Sebastian Aho is one of the best young centres in the game, and continues to be among the most underrated. Whether he receives his due credit or not this year, no one is going to consider Horvat the superior centre.
Chicago Blackhawks: YES
The Blackhawks’ 1C job is currently oscillating between the tarnished reputation of Jonathan Toews and the somehow-even-less-reputed Max Domi. Horvat beats them both out without breaking a sweat.
Colorado Avalanche: NO
Do we really need to go into detail here? Nathan MacKinnon is about to become the highest-paid player in NHL history, and he might even deserve it.
Columbus Blue Jackets: YES
Captain Boone Jenner is the player currently occupying the 1C role in Columbus, though that seems like a temporary fix. One of Cole Sillinger or Kent Johnson will leapfrog Jenner soon enough. Either way, however, if Horvat were in Ohio, he’d be their number one centre with a bullet cannonball.
Dallas Stars: MAYBE
The Stars are not exceptionally strong up the middle, though the arrival of Wyatt Johnston could change that in the near-future. For now, Roope Hintz is the 1C in town, and he’s outpaced Horvat the last two years running. There’s an argument to be had, but we’d have to give the edge to Hintz.
Detroit Red Wings: NO
This one was initially tough to call. By the numbers, Dylan Larkin has been very up-and-down of late, but that’s probably a symptom of playing for a team going through an actual, tear-down rebuild. His 0.97 PPG last season solidified him as a true number one centre, and Larkin has at least as strong a two-way rep as Horvat, if not stronger.
Edmonton Oilers: NO
Moving on…
Florida Panthers: NO
Aleksander Barkov arguably belongs in the upper-most tier of NHL centres. He’s doesn’t get all the same accolades as McDavid and MacKinnon, but he’s right there with them…and an undisputed 1C in Florida.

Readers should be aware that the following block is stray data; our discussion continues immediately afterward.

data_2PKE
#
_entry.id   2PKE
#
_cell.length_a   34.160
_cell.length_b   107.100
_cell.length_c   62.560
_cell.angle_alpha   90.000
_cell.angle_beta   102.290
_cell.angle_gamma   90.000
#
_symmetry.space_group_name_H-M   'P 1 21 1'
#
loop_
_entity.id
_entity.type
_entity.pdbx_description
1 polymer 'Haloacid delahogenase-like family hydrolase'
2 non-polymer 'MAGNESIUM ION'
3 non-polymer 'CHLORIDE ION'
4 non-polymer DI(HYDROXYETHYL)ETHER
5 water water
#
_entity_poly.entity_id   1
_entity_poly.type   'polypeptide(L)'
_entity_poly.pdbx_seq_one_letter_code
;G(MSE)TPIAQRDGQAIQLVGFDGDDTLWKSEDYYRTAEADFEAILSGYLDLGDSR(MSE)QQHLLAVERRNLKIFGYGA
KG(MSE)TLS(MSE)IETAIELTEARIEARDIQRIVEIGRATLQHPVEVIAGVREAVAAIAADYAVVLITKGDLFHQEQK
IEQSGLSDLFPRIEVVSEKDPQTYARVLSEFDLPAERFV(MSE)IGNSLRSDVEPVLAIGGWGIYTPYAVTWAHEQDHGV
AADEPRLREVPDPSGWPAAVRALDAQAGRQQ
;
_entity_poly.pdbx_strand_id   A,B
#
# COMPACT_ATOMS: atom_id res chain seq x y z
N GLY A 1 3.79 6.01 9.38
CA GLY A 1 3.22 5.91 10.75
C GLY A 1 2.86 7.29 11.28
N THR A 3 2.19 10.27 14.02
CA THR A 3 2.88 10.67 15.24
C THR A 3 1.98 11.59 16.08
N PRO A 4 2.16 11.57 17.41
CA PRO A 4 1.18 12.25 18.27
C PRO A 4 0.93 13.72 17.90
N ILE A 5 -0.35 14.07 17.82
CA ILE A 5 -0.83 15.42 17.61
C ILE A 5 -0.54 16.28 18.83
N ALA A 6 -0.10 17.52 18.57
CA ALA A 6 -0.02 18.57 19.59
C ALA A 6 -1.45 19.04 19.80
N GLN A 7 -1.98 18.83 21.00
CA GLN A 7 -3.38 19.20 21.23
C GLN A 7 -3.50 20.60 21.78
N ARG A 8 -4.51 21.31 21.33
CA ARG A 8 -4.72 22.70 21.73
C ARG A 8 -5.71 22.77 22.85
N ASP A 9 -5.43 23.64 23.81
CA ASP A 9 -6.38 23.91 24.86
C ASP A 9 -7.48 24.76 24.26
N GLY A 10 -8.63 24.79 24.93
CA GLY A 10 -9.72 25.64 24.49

Los Angeles Kings: NO
Really? Anze Kopitar, still?! Yes, Anze Kopitar, still. Even at the ripe ol’ age of 35, Kopitar is a 1C, and he hasn’t dipped below a 0.80 PPG in more than three years. He’s also among the best two-way centres of his generation. Kopitar ain’t ready to pack it in as 1C quite yet.
Minnesota Wild: YES
This might be the hardest one to call. Who even is Minnesota’s 1C? On paper, it’s Ryan Hartman, who outscored Horvat last year, but primarily because of his placement next to Kirill Kaprizov. In a vacuum, Horvat beats him out easily. Joel Eriksson-Ek is the real challenger. Although he’s long since surpassed Horvat in the defensive end, but has yet to reach similar scoring totals. If they were on the same team, Eriksson Ek would probably get the tough minutes and Horvat would get the offensive opportunities, and thus be the nominal 1C.
Montreal Canadiens: NO
The Habs might be the worst team in the league, but they’ve still got a dynamite young centre in newly-minted captain Nick Suzuki. He probably starts outscoring Horvat this year and never looks back. There’s a chance that, were they teammates, Horvat might have been the 1C leading up to this year, but the Canadiens are clearly Suzuki’s team now, and Horvat wouldn’t be enough to change that.
Nashville Predators: MAYBE
Another tough call. The Predators have found great success in rolling Mikael Granlund and Ryan Johansen out as their top two centres. Objectively, it appears that Horvat is the best of the three, but were he to spend his time playing in Nashville, one has to wonder how his scoring totals would suffer. If we weren’t sticking to our three options, we’d probably go with a “PROBABLY” here.
New Jersey Devils: NO
Jack Hughes is, like, the Quinn Hughes of centres. Not just because they’re brothers, but because Jack is also not fully recognized as the elite talent that he’s already become. Like Quinn, Jack is a lot closer to the top of the rankings for his position than most realize, and he’s going to start putting up some silly numbers in the near future.
New York Islanders: NO
There’s an argument to be made that Mathew Barzal’s production is at least in the same ballpark as Horvat’s, but then there’s the suppressive factor of playing in Long Island to consider. Either way, Barzal has still outpaced Horvat since arriving in the league, and that’s not going to change anytime soon. Whether or not Barzal is a de facto 1C, he’s more of one than Horvat is.
New York Rangers: NO
Mika Zibanejad has had a very strange career. Once, he was a top-six-quality centre not entirely dissimilar to Horvat. Then 2018/19 hit, and Zibanejad started putting up the sort of numbers that couldn’t really be argued with. He notched 52 assists and 81 points last year, both career highs, and some believe the best is yet to come.
Ottawa Senators: NO